CTmax is repeatable and doesn't reduce growth in zebrafish
Journal article, Peer reviewed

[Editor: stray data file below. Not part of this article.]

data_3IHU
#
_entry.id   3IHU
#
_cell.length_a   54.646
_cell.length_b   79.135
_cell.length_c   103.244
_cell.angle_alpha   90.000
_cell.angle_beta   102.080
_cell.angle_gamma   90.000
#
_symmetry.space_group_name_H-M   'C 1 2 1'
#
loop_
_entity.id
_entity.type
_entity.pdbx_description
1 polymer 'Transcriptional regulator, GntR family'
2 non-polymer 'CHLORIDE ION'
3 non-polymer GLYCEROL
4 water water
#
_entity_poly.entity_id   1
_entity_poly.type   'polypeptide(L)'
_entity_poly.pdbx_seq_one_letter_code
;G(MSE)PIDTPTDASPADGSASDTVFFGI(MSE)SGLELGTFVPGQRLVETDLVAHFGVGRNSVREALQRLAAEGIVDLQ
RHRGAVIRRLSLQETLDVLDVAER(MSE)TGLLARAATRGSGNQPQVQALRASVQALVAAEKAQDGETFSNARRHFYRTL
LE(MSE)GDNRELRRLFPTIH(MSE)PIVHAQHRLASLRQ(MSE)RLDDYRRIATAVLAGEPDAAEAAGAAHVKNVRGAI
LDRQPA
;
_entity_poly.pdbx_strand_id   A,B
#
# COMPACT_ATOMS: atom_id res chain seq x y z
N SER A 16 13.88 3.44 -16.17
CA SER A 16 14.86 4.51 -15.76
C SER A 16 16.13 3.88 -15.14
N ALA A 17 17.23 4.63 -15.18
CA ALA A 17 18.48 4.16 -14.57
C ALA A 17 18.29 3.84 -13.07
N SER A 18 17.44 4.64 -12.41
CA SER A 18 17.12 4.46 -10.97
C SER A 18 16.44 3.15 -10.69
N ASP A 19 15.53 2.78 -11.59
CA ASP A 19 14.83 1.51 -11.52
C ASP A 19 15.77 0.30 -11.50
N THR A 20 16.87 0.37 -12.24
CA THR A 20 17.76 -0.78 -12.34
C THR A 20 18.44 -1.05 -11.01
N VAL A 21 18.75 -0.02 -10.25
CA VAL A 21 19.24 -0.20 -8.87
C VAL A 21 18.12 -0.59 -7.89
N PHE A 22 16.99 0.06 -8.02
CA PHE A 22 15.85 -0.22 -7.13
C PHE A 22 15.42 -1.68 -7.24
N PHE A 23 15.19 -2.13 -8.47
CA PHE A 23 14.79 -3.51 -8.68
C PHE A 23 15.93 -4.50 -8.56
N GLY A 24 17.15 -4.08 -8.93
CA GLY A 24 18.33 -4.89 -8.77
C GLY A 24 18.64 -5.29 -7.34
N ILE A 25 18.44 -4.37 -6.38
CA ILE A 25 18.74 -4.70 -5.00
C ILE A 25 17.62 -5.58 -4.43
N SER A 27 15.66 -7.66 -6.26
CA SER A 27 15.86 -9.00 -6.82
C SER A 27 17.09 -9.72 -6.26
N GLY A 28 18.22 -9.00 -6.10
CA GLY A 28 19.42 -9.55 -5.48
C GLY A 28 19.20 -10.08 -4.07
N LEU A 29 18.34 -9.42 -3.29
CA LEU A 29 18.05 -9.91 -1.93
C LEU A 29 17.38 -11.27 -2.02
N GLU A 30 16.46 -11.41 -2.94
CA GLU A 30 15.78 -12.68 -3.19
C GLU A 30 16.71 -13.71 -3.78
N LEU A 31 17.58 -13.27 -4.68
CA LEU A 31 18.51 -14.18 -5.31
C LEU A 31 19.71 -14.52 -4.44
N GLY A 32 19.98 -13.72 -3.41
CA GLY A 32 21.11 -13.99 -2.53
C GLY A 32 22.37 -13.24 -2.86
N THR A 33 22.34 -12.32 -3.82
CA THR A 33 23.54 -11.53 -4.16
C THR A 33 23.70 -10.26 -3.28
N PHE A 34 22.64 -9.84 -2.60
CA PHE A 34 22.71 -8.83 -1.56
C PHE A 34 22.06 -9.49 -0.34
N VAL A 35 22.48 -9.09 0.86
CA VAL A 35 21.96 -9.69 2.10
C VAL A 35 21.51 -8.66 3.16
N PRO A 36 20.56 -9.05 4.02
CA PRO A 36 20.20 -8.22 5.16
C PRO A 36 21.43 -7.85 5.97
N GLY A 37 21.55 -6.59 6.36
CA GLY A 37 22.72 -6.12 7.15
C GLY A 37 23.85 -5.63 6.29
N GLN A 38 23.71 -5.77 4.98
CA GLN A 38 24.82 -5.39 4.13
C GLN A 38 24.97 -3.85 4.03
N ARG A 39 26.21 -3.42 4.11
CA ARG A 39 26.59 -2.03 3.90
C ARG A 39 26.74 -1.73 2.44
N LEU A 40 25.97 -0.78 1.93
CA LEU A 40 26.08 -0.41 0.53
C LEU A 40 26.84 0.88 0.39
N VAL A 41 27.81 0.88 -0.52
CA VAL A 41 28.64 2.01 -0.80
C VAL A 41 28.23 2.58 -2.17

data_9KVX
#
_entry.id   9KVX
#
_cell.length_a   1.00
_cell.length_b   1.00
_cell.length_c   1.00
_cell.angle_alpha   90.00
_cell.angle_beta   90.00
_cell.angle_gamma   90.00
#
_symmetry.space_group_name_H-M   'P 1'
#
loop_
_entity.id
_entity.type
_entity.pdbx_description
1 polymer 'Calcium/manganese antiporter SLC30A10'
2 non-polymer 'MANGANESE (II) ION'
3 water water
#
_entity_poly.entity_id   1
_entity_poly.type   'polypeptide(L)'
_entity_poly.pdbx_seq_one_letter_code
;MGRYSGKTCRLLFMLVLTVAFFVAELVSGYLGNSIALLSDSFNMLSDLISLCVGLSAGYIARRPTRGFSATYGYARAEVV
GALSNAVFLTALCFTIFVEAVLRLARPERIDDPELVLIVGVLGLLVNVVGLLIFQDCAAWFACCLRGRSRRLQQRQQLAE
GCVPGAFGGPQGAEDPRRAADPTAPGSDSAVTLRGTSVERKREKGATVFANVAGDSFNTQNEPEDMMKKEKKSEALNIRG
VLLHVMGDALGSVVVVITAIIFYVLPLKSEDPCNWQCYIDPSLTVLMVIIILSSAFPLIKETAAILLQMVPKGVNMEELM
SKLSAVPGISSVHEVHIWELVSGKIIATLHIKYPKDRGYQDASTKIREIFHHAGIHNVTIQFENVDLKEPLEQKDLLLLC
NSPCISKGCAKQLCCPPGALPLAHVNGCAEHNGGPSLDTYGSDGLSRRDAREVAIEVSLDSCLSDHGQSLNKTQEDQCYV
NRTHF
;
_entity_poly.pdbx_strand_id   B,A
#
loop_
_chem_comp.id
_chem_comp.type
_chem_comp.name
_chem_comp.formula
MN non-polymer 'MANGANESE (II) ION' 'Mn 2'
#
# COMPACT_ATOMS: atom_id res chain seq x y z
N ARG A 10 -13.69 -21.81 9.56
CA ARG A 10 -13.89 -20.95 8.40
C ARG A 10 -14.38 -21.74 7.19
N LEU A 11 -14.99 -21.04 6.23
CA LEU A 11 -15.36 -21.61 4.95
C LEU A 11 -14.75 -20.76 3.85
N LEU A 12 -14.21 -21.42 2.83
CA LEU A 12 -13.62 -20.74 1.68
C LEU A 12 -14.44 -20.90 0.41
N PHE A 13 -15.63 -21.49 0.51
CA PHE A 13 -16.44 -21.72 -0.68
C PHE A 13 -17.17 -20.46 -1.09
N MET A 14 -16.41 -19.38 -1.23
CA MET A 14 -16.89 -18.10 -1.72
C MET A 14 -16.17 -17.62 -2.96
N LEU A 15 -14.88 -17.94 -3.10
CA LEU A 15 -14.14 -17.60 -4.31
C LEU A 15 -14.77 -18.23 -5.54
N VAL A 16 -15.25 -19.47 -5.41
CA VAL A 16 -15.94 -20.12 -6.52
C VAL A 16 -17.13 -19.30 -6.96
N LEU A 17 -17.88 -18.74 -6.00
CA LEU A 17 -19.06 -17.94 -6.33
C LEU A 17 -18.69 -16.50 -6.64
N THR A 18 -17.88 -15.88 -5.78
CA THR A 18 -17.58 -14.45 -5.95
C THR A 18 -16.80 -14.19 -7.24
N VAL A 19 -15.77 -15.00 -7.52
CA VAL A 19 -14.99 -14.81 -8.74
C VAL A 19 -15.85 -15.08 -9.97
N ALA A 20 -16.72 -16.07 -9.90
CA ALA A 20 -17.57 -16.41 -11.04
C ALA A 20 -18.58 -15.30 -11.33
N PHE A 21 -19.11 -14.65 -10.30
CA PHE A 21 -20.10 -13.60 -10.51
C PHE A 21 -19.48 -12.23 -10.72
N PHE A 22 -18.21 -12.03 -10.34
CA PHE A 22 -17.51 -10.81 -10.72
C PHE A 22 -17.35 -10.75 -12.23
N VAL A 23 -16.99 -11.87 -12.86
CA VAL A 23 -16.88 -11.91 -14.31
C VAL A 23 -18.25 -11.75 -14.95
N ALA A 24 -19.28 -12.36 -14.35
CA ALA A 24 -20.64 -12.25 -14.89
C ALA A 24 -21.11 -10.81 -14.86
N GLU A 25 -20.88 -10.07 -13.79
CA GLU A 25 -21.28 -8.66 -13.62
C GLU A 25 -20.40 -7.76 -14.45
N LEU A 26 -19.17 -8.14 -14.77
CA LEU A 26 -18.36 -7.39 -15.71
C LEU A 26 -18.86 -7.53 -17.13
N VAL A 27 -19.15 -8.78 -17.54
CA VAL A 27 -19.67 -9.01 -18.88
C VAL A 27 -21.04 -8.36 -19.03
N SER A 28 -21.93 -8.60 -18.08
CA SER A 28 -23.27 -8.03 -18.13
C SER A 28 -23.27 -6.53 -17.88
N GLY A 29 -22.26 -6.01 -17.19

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Critical thermal maximum (CTmax) is a commonly and increasingly used measure of an animal’s upper thermal tolerance limit. However, it is unknown how consistent CTmax is within an individual, and how physiologically taxing such experiments are. We addressed this by estimating the repeatability of CTmax in zebrafish, and measured how growth and survival were affected by multiple trials. The repeatability of CTmax over four trials was 0.22 (0.07–0.43). However, CTmax increased from the first to the second trial, likely because of thermal acclimation triggered by the heat shock. After this initial acclimation response individuals became more consistent in their CTmax, reflected in a higher repeatability measure of 0.45 (0.28–0.65) for trials 2–4. We found a high innate thermal tolerance led to a lower acclimation response, whereas a high acclimation response was present in individuals that displayed a low initial CTmax. This could indicate that different strategies for thermal tolerance (i.e. plasticity vs. high innate tolerance) can co-exist in a population. Additionally, repeated CTmax trials had no effect on growth, and survival was high (99%). This validates the method and, combined with the relatively high repeatability, highlights the relevance of CTmax for continued use as a metric for acute thermal tolerance.